They say that diets are more successful when you approach them as a lifestyle change. But what happens when that lifestyle change turns into replicating the lifestyle of a caveman? That’s the idea behind the trendy Paleo diet.
“It is a diet that is based on the Paleolithic period of human ancestry, a period that was marked as a hunter-gatherer period of time,” says Duarte, CA, dietician Sharon Palmer. That means eating a diet that consists of grass-fed meat, line-caught fish, seafood, seasonal fruits and vegetables, seed, nuts, and healthful oils like olive, coconut, and avocado.
The theory behind the diet is that our guts haven’t caught up with our new modern diet of processed foods, sugar, grains and dairy (i.e. the good stuff). And that’s why we suffer from chronic illnesses and other health issues.
So is it a good idea? Many fans of the diet claim that it has helped them lose weight, reduce acne and ease symptoms of chronic diseases like asthma and diabetes. “It gets folks back to eating real food and not junk that is over processed,” says Bonita Springs, FL, dietician Karyn Capozzo. “Also it encourages organic foods, which I think is great for reasons like supporting local or small farms.”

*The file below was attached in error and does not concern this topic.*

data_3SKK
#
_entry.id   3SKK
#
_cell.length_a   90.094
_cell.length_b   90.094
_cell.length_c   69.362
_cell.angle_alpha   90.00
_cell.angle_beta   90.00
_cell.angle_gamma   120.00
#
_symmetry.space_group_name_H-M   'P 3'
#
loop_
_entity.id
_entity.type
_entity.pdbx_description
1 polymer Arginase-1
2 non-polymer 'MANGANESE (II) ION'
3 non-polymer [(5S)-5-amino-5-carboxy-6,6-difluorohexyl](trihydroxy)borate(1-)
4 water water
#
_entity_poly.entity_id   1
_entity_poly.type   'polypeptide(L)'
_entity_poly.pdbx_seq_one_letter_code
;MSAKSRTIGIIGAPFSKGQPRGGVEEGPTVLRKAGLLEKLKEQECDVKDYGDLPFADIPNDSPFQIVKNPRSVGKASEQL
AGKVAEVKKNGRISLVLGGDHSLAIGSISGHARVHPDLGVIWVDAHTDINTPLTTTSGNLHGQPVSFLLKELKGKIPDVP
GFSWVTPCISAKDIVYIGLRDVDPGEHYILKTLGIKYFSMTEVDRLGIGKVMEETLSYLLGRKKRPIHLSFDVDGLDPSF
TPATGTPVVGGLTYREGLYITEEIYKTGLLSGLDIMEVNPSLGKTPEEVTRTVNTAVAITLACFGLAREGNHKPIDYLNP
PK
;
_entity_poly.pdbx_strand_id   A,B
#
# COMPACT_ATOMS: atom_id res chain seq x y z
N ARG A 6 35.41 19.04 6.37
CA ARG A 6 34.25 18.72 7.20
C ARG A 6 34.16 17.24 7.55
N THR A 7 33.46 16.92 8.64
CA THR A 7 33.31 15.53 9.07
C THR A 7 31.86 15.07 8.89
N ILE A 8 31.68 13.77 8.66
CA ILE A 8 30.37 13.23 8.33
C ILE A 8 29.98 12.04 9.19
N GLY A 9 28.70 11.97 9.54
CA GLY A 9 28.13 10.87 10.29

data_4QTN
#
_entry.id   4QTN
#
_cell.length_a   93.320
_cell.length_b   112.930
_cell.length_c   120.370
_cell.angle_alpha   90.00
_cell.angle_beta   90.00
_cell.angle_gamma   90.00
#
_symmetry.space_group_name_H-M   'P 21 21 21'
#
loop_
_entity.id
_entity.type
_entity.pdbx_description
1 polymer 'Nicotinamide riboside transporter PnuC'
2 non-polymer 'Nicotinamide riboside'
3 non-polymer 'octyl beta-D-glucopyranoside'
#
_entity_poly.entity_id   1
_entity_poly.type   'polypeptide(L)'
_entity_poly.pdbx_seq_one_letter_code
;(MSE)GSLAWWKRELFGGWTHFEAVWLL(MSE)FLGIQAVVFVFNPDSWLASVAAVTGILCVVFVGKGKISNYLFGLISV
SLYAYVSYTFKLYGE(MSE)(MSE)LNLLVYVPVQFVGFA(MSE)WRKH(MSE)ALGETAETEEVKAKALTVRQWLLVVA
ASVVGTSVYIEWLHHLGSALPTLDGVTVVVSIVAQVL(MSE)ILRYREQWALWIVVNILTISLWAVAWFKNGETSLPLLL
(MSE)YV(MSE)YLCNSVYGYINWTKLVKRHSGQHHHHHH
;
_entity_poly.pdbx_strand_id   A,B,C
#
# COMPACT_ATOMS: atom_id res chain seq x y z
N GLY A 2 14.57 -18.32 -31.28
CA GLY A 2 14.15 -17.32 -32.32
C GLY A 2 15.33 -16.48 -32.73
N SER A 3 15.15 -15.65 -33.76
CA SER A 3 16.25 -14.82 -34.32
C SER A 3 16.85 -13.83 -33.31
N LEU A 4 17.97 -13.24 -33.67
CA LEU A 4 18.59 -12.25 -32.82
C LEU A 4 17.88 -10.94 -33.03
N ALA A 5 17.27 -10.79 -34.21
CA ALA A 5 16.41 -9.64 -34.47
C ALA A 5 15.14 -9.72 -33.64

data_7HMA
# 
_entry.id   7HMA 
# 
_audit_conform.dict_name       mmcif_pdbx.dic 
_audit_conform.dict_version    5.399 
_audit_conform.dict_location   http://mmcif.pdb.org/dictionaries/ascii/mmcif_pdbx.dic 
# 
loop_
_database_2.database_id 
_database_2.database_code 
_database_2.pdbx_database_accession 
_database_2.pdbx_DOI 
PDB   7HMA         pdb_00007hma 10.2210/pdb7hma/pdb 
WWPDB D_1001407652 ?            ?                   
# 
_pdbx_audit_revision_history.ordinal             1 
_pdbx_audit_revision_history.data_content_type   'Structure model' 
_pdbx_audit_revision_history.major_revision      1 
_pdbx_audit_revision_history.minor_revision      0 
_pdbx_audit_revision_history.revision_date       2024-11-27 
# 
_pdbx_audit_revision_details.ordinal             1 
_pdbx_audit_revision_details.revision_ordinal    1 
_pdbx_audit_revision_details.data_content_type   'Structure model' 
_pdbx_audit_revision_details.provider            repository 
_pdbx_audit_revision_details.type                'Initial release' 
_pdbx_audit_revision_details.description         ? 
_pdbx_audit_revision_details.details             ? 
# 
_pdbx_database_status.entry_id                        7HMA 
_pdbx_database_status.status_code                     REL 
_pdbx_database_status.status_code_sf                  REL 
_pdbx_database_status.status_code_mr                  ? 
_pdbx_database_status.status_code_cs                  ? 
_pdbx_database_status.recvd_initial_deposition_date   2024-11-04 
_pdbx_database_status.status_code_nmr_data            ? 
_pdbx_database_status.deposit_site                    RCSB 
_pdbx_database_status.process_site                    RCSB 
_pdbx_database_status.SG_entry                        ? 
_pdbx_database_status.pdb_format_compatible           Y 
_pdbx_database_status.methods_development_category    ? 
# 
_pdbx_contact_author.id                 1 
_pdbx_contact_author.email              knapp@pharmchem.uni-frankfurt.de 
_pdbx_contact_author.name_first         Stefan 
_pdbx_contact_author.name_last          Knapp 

However, there are some things about it that make experts a little hesitant. “I do not usually recommend diets that restrict any food groups because it may be challenging long term to stick with,” says Capozzo. “The diet also says that fasting is okay, which for some people on medications or with certain disease states could be dangerous.”
Both experts agree that healthy foods like grains and beans aren’t typically problematic when eaten in moderation. “I think it’s better to be more selective in choosing grain foods, rather than to eliminate them altogether,” says Palmer. “People lose weight on the Paleo diet because it is so restrictive. Any time you cut out foods, than you cut out calories and lose weight.”
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